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LeKisha M. Harris and Chris St. Vil on the Role of Culturally Competent Evaluators

Hello! We are LeKisha M. Harris and Chris St. Vil, interns in AEA’s Graduate Education Diversity Internship (GEDI) program. GEDI interns are graduate students who, through a nine-month internship and participation in various workshops throughout the year, gain hands-on experience in evaluation. LeKisha is a 2nd year Master’s student at the University of Georgia School of Public and International Affairs. Chris is a 7th year doctoral student at Howard University’s School of Social Work.  For her internship, LeKisha is working at ICF Macro, while Chris is interning at Westat.

As a part of our GEDI experience, we are afforded the opportunity to visit prominent organizations around the country that are performing excellent work in the field of evaluation. On our most recent trip to San Francisco, we visited JBS International and the Alameda Health Department in Oakland, California to speak with experts regarding their take on culturally competent evaluation in their work. JBS specializes in diverse evaluations with migrant groups and the Alameda Health Department does extensive work in the area of health disparities with minority populations in the city of Oakland.  We learned a couple of “hot-tips” that we want to share with AEA graduate students and new evaluators to better understand the role of culturally competent evaluators in the fields of evaluation.

Hot Tip: Culturally responsive evaluation is at the heart of reliability and validity

Cultural responsive evaluation honors the cultural context in which an evaluation takes place. There is no such thing as a culturally-free evaluation (Frierson et al., 2002). Our responsibility as evaluators is to recognize our own personal cultural preferences and to make a conscious effort to restrict any undue influence they might have on our work. Neglecting to do so puts the reliability and validity of our evaluation results at risk if those results end up reflecting our own culture and response to others’ experiences, rather than accurately capturing the experiences of the target population.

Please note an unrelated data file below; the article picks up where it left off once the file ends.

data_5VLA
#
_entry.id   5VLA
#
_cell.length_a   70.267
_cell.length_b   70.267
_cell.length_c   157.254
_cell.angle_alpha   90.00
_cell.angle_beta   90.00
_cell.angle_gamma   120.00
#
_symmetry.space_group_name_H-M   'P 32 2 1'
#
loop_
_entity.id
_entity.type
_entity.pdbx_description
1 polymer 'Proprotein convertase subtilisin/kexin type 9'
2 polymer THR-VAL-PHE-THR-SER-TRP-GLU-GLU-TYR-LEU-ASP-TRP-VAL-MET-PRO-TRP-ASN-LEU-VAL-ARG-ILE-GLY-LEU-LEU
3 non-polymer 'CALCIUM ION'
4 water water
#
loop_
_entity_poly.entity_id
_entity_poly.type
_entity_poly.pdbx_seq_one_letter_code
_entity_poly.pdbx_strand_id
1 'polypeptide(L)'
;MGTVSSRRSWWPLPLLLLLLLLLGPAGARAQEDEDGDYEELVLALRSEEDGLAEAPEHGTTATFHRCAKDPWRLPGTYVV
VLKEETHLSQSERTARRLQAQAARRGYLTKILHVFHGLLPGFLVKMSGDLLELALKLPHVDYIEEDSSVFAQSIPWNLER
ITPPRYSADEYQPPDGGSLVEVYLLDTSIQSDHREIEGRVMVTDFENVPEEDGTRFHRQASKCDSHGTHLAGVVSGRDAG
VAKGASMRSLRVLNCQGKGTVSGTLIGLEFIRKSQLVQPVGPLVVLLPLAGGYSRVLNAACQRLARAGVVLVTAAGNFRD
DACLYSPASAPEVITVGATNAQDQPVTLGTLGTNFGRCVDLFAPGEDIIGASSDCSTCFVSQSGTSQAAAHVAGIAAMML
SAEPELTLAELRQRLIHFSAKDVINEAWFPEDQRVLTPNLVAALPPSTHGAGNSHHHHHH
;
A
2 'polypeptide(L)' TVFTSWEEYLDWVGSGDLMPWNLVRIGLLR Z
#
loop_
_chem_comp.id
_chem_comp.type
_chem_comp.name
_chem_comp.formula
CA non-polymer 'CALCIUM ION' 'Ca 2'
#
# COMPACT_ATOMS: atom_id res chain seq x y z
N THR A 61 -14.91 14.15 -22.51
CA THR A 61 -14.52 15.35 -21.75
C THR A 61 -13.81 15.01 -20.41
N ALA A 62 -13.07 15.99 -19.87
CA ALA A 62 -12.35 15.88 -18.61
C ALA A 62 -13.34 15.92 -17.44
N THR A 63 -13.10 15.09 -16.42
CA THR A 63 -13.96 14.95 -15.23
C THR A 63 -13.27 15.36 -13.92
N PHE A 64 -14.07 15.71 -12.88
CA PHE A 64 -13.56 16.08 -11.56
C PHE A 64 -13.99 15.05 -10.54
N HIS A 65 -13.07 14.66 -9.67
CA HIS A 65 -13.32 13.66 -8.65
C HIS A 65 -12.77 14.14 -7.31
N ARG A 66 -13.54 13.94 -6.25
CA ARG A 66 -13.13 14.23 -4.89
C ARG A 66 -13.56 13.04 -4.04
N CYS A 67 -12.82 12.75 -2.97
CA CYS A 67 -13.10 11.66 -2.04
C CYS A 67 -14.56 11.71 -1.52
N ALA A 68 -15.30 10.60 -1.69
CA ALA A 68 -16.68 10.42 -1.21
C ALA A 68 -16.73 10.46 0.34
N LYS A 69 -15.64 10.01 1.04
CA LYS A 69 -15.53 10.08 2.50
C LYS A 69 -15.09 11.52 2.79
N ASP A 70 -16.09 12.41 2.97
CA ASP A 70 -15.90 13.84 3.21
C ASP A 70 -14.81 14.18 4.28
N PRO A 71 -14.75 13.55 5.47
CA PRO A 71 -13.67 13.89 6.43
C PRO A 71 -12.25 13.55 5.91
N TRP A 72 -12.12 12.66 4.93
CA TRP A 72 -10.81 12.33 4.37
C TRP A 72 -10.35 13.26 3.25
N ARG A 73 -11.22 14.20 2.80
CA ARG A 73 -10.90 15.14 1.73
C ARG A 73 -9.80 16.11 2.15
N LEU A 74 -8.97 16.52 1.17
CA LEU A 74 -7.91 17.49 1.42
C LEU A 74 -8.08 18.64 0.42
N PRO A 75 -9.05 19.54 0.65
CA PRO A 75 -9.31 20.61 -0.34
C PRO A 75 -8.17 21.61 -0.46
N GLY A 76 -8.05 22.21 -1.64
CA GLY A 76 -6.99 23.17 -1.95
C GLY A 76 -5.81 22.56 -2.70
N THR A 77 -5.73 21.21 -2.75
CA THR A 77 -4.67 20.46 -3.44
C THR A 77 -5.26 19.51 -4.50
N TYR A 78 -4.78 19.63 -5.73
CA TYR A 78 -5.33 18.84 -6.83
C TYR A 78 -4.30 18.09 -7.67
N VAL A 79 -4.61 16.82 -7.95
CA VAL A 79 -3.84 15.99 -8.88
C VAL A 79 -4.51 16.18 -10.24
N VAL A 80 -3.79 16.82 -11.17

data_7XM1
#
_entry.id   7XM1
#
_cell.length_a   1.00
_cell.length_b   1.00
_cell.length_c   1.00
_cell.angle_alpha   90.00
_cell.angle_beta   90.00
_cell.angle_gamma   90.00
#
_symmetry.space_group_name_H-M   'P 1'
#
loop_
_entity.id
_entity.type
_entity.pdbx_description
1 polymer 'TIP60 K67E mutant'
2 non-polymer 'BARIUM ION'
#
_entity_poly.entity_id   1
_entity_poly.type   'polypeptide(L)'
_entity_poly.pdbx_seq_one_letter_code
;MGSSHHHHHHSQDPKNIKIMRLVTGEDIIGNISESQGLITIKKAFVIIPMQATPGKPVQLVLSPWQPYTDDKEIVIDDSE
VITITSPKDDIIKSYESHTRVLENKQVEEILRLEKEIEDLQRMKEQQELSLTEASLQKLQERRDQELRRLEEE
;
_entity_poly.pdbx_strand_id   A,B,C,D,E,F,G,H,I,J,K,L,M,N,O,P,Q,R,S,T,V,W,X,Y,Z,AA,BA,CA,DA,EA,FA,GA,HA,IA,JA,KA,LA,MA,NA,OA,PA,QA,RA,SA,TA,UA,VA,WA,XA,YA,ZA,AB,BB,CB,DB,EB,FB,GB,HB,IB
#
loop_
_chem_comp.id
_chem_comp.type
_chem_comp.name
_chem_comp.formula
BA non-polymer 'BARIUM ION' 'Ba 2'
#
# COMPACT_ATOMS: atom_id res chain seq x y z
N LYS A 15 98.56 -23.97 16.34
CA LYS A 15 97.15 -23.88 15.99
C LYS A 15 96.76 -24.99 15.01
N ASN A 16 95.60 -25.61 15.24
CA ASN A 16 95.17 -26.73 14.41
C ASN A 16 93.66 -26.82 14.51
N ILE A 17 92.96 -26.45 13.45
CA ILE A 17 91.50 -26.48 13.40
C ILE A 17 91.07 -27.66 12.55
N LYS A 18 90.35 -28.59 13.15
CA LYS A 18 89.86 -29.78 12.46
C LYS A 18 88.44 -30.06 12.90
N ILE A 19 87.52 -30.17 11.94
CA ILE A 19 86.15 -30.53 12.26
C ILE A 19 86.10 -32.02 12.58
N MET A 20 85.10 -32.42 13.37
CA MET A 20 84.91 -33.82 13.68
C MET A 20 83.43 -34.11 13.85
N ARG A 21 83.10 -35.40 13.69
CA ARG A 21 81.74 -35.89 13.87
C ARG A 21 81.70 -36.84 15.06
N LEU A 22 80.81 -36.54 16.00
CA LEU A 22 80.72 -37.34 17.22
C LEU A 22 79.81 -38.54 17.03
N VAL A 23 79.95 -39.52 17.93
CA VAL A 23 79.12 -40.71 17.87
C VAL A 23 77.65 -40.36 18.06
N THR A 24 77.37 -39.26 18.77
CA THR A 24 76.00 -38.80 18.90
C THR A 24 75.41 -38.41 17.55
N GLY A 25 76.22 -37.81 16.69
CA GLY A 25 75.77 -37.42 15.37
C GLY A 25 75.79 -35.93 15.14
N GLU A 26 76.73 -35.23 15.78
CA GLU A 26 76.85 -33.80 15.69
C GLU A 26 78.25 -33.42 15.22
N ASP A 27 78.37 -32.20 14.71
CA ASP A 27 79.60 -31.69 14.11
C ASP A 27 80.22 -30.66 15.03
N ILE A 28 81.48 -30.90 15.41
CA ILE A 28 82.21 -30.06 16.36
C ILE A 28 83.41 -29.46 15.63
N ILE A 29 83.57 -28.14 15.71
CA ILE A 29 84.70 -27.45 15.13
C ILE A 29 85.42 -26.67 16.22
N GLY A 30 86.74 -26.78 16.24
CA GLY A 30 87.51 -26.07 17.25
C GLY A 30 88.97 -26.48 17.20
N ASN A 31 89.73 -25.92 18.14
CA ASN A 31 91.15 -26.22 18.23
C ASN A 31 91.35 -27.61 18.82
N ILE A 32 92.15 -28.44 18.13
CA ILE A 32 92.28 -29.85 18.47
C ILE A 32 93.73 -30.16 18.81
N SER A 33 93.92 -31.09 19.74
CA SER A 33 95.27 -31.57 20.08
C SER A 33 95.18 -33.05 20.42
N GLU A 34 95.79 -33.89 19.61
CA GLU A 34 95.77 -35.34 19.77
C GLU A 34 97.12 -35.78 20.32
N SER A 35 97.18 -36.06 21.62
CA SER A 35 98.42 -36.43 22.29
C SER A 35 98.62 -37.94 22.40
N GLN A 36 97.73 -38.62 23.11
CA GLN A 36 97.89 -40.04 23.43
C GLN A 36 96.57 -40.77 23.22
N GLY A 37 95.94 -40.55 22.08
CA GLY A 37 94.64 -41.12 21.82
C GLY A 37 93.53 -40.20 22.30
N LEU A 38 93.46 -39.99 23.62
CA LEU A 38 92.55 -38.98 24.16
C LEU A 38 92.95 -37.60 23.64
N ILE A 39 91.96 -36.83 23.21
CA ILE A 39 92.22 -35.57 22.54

Hot Tip: Step outside of yourself

Cultural values are integral to the cultural dimensions of program design (SenGupta et al., 2004). Moreover, no group or target population is monolithic; while being a member of, or associated with, a particular group may be helpful, it does not make you an expert on their cultural perspectives or collective experiences. So try to step outside of yourself and attempt to understand issues from the point of view of the populations you are working with when designing your evaluation approach.

Frierson, H. T., Hood, S., & Hughes, G.B. (2002).  Strategies that address culturally responsive evaluation:  A guide to conducting culturally responsive evaluations.

SenGupta, S., Hopson, R., & Thompson-Robinson, M. (2004).  Cultural competence in evaluation:  An overview.  New Directions for Evaluation, 102, 5-19.

Do you have questions, concerns, kudos, or content to extend this aea365 contribution? Please add them in the comments section for this post on the aea365 webpage so that we may enrich our community of practice. This is a short monthly series highlighting contributions from AEA’s Graduate Education Diversity Internship (GEDI) Program and its interns. You can learn more about the GEDI program by visiting its webpage. Would you like to submit an aea365 Tip? Please send a note of interest to aea365@eval.org. aea365 is sponsored by the American Evaluation Association and provides a Tip-a-Day by and for evaluators.

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